salary of $141,959.80 a year, and provides him with a car, health insurance and a pension plan. In Hunkers absence, Capt. Michael
Daddario has been named acting chief.
In October, The Miami Herald reported that the village police department a small-town force previously known for writing traffic tickets
conducts undercover operations all over the country targeting drug dealers. Records show the agency doled out $624,558 in payments
to informants in less than four years, and ran up $23,704 in one month for cross-country trips with first-class flights and luxury car rentals.
In a rare move, federal agents froze millions that Bal Harbour helped confiscate under the program, and the Justice Department now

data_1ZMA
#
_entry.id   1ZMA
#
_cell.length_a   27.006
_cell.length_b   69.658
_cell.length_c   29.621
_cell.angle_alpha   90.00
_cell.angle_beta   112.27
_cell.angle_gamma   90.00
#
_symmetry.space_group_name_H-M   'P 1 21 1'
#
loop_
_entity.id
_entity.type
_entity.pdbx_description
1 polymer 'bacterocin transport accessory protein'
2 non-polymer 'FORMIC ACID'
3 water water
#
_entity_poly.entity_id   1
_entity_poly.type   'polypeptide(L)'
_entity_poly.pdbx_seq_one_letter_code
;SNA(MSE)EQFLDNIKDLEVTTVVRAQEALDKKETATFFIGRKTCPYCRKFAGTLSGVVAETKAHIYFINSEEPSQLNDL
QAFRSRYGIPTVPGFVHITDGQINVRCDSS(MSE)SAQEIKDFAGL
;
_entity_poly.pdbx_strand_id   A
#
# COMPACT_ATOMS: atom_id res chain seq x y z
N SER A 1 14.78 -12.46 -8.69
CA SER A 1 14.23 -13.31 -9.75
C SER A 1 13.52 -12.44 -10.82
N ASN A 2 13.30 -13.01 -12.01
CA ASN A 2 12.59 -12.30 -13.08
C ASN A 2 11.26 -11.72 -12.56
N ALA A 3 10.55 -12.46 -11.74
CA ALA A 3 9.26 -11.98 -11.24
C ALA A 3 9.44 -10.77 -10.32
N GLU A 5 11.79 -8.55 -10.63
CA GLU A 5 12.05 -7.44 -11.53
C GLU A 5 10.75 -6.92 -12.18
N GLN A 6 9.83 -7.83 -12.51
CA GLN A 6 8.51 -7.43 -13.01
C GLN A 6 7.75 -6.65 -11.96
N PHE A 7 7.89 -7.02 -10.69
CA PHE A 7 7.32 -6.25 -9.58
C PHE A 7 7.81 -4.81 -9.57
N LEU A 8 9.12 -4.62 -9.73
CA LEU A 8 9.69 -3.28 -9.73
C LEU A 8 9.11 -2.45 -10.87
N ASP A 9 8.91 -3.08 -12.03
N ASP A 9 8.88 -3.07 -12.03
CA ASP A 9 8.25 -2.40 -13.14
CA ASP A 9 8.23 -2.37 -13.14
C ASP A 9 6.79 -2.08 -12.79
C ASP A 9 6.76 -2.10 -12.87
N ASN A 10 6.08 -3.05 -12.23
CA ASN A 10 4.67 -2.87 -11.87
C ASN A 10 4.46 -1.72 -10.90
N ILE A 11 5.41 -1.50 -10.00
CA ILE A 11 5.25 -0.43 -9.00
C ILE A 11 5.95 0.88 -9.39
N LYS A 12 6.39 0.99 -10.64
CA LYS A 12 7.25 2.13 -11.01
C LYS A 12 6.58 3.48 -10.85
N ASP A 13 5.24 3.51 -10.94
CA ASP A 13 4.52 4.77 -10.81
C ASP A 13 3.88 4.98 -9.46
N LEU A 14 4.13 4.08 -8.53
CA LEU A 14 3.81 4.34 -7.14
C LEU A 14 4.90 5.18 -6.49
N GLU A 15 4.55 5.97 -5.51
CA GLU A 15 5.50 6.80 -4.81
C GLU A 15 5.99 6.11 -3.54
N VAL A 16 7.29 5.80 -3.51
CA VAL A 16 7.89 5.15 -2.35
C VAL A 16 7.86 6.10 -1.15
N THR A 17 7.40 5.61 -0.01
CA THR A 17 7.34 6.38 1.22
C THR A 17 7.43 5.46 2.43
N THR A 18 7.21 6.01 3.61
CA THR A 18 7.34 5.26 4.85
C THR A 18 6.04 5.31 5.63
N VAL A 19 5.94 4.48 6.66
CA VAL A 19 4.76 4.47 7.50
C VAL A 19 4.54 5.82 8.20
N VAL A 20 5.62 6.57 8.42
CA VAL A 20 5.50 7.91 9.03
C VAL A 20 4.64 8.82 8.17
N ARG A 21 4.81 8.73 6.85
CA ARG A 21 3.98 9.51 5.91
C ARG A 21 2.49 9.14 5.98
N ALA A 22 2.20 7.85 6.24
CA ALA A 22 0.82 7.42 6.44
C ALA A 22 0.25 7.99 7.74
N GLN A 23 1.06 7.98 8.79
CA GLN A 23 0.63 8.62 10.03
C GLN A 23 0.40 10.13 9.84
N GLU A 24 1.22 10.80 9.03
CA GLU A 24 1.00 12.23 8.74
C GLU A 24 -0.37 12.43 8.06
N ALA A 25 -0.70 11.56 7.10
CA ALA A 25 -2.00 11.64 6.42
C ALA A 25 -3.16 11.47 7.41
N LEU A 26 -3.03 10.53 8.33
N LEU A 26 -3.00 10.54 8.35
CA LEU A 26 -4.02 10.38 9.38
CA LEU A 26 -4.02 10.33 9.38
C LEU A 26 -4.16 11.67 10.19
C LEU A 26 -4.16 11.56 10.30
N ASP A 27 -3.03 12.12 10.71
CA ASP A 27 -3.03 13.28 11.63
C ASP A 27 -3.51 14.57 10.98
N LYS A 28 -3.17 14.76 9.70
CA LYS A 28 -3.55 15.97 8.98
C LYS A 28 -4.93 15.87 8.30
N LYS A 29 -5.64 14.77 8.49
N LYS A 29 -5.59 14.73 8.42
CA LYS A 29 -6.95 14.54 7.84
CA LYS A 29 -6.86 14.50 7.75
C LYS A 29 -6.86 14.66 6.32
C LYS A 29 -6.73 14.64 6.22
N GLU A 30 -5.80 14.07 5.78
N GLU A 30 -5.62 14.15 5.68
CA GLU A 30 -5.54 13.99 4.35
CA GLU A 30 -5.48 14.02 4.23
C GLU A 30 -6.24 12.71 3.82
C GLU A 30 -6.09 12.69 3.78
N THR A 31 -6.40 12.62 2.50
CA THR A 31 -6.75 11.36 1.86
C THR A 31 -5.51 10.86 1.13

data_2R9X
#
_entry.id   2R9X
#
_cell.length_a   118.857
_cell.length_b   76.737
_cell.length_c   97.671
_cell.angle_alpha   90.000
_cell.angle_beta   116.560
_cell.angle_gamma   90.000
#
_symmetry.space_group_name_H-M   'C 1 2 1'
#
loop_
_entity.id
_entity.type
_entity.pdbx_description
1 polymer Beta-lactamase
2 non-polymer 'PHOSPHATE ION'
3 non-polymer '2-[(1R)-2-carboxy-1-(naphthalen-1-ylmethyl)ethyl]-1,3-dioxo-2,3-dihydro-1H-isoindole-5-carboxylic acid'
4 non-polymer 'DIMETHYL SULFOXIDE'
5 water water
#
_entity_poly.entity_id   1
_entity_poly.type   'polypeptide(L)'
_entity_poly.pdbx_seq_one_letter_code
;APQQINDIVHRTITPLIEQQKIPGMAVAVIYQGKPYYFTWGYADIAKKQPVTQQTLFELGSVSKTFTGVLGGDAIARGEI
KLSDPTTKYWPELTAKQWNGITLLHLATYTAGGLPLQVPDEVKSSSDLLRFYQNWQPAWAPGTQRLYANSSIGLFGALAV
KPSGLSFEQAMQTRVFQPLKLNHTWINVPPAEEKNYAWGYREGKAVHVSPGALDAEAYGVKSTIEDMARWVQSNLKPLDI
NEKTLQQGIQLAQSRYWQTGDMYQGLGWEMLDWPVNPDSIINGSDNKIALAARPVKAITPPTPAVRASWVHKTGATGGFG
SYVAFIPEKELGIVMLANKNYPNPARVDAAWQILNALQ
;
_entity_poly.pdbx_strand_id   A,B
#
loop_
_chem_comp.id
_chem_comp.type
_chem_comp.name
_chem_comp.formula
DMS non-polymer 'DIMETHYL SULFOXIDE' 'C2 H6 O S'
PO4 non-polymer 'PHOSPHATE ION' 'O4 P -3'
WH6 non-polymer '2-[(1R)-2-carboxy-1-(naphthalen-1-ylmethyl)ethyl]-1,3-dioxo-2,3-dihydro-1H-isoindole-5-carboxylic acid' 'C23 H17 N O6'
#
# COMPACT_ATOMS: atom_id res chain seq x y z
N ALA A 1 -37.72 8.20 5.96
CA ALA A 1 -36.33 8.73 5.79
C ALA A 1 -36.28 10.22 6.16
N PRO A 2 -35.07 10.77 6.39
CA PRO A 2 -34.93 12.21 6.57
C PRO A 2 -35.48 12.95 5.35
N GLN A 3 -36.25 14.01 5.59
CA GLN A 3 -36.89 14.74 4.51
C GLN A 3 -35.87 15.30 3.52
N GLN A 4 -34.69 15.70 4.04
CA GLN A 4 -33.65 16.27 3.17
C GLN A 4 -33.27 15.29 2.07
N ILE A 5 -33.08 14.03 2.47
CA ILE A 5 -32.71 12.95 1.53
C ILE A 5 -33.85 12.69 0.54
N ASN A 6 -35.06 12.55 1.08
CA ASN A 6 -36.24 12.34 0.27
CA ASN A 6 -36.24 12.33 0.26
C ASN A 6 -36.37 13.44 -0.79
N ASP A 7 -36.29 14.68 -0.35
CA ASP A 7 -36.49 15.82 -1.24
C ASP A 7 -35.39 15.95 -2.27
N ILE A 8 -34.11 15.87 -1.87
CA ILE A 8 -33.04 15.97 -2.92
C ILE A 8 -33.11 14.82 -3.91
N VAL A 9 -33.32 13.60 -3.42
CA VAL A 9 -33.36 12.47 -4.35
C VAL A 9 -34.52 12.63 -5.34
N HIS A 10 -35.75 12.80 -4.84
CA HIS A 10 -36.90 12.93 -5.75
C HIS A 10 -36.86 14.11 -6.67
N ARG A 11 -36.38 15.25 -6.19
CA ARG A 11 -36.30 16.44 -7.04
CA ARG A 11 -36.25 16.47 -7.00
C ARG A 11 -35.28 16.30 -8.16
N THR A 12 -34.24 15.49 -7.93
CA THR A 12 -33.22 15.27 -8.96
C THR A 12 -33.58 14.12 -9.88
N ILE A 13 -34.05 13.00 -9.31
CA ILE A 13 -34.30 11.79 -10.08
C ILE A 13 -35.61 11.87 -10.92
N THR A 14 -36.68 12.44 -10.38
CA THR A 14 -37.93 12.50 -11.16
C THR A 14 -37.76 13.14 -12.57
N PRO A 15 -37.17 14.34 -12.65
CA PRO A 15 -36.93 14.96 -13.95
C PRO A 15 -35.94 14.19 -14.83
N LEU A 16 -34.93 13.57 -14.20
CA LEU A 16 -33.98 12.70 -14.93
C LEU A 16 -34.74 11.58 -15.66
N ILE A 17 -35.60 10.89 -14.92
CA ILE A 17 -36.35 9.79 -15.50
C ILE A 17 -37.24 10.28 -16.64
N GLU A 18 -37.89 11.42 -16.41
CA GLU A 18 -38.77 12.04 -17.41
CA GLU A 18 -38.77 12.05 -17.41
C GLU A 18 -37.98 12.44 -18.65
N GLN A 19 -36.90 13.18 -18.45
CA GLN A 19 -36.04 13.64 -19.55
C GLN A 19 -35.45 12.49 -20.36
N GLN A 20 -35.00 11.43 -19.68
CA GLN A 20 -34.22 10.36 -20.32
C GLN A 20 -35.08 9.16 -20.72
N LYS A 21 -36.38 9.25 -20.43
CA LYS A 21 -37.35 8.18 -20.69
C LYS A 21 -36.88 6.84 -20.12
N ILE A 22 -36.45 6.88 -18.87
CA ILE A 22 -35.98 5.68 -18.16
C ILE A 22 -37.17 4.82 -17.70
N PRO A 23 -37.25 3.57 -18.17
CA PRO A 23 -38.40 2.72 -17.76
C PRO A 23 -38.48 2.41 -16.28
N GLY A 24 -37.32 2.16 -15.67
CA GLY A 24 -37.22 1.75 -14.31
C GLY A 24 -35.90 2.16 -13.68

wants the village to return more than $4 million.
The latest allegations against Hunker are outlined in an investigative report by the Justice Department Office of Inspector General. Among
the specifics:
Hunker conducted unauthorized checks of national criminal records databases for individuals who did not have access to those systems;
Hunker provided individuals with honorary BHPD badges and identification and has influenced potential arrests and prosecutions;
Hunker received multiple gifts from people who may have benefitted from the chiefs influence;
Hunker ordered a police officer out of a marked vehicle and allowed an intoxicated individual to drive the vehicle on the beach;
Hunkers wife received a deal on her personal Jeep after BHPD purchased several police vehicles from the dealership;